Bhubaneswar: Expressing disenchantment with party-based politics, anti-graft crusader Anna Hazare on Tuesday launched a 'second freedom struggle' to send more farmer representatives to Parliament by 2024.
Stating the first struggle took 90 years from 1857 to 1947 to get Independence, he said, "Now, the second goal of establishing real democracy and power in villages may require above 10 years from today."
Speaking at a farmer's convention 'Jai Kisan Mahasamabesh' here, he said, "We would like to see about 100 to 125 farmer representatives in Parliament by 2024. I know we may not send a greater number of farmer representatives to Parliament in the 2014 elections. It may take 10 years to achieve the goal.
"Had the governments taken villages as centres for development, India would have been different. But, they develop towns and help corporates which backfires as India lives in villages. The people sitting in Delhi should not be allowed to decide fate of villagers," Hazare said, criticising the economic policy of successive governments.
He said that the dream of a government by the people, for the people and of the people was not fulfilled in the process.
Stating that he was disgusted with party-based politics which created groups and made people clash with each other, the 76-year-old social activist said, "Nowhere in the Constitution is there mention of political parties.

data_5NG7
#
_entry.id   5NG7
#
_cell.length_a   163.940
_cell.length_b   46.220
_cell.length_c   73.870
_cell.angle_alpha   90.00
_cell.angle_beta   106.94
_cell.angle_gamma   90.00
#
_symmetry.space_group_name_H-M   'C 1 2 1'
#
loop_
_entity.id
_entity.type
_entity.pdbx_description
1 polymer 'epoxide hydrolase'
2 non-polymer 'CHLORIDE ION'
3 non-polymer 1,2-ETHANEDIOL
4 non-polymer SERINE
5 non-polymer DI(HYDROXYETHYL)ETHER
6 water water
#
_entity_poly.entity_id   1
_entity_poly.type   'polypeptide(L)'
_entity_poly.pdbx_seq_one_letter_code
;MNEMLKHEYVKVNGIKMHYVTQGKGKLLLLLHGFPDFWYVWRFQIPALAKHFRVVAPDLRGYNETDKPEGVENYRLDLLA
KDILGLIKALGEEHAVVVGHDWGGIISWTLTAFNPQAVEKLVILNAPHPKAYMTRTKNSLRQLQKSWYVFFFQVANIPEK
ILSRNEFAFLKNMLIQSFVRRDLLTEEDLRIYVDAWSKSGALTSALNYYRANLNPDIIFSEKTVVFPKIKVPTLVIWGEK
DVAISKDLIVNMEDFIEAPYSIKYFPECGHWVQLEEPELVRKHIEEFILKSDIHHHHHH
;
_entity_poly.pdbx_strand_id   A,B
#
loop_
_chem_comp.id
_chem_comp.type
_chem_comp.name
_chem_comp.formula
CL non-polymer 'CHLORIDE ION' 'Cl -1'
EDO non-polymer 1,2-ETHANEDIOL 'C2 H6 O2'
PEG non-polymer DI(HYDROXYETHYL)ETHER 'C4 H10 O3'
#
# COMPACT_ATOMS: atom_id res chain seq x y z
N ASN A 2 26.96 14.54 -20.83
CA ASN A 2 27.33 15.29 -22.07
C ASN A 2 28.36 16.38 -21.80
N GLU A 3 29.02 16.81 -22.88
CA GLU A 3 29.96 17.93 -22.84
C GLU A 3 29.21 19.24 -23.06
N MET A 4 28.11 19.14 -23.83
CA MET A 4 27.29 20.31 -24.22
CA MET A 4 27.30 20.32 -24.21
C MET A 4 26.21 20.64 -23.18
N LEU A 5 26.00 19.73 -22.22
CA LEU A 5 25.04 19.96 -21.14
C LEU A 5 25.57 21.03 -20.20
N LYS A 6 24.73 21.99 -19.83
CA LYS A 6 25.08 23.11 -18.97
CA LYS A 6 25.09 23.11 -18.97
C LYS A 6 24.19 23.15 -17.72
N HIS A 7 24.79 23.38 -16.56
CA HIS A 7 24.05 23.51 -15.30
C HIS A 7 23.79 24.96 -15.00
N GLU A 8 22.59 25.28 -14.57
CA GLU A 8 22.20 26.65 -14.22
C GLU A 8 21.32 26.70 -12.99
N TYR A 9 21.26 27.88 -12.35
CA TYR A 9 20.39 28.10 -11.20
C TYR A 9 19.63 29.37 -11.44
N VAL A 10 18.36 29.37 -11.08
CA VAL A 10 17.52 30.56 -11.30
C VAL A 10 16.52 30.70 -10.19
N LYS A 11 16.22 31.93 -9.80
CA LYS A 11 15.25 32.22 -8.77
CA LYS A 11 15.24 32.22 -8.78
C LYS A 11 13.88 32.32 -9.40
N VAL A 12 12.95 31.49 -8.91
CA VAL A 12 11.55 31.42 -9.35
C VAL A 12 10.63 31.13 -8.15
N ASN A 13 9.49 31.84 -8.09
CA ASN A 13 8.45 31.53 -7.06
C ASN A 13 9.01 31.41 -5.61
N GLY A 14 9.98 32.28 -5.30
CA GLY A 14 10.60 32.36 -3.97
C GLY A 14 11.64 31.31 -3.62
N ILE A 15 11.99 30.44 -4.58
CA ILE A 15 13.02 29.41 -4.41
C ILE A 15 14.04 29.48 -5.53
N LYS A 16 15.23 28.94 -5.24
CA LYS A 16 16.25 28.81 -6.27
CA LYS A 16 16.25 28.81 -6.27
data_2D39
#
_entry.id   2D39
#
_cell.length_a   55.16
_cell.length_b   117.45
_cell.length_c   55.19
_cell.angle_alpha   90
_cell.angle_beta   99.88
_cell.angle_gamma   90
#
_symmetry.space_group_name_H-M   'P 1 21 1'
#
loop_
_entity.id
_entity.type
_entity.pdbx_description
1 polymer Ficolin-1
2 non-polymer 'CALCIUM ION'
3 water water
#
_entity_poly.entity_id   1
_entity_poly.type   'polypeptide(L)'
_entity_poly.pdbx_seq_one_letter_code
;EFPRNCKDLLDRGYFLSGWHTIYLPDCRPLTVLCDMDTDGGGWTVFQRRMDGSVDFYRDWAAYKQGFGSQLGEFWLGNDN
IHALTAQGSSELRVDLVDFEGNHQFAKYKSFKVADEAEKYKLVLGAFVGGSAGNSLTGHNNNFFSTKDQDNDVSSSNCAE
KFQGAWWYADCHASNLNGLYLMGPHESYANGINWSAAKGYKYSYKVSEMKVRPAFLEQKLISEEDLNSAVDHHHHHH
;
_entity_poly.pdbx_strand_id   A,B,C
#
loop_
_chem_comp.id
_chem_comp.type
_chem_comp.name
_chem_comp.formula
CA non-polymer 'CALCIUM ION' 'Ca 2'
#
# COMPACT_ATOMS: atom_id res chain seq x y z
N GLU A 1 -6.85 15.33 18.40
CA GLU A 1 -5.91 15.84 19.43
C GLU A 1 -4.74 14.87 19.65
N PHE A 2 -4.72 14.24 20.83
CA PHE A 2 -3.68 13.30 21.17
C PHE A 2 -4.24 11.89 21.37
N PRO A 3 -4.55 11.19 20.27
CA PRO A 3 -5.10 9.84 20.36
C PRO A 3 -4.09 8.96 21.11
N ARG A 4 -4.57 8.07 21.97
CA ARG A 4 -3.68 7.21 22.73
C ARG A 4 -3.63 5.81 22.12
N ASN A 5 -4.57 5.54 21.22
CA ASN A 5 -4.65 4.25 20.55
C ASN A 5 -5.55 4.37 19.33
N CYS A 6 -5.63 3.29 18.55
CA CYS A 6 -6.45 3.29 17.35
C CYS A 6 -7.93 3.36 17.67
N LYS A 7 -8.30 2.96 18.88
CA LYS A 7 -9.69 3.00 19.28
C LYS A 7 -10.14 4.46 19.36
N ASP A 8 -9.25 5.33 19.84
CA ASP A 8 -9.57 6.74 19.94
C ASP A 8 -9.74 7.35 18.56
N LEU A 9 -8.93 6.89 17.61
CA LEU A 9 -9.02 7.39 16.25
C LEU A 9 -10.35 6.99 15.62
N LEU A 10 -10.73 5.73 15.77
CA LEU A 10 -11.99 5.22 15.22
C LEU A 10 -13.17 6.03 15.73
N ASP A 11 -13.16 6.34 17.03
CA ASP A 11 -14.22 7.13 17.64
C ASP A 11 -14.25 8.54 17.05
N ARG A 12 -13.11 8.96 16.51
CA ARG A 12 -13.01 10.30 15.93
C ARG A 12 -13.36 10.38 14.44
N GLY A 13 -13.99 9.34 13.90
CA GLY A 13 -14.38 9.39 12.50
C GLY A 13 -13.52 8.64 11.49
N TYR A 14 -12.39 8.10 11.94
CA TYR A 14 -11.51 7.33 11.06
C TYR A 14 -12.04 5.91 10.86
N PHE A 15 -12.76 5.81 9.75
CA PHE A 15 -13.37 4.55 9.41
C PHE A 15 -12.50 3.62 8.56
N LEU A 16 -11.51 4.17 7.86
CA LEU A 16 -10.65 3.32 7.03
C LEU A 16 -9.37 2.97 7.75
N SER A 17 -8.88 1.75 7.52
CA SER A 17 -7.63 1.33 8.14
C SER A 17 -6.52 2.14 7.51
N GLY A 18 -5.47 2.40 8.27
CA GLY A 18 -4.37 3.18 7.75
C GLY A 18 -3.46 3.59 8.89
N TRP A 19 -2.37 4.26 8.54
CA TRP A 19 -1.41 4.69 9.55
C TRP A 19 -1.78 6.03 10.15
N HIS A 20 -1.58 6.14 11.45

"But, there is clear mention of people forming the government. Therefore, people should form the government and not parties as is happening now," Hazare said, asking the youth to be prepared for a big struggle to change the system by sending more farmer representatives to Parliament.
Asking people not to vote for candidates known to be goons and corrupt, Hazare said, "Now you have NOTA facility. You may press NOTA button in large numbers and get the election cancelled if the candidates are not up to mark."
He said he would like passage of Bills for Right to Reject and Right to Recall to strengthen democracy and give more power to the people.
Claiming that he had taken 'six wickets' (resignation of six ministers) and suspension of about 400 officials for corruption during the anti-graft campaign, Hazare asked people to unitedly change the fate of the country.
He also described imprisonment for society and the country as an ornaments for activists. "I have been jailed several times. But, I have not been unhappy over this," he said.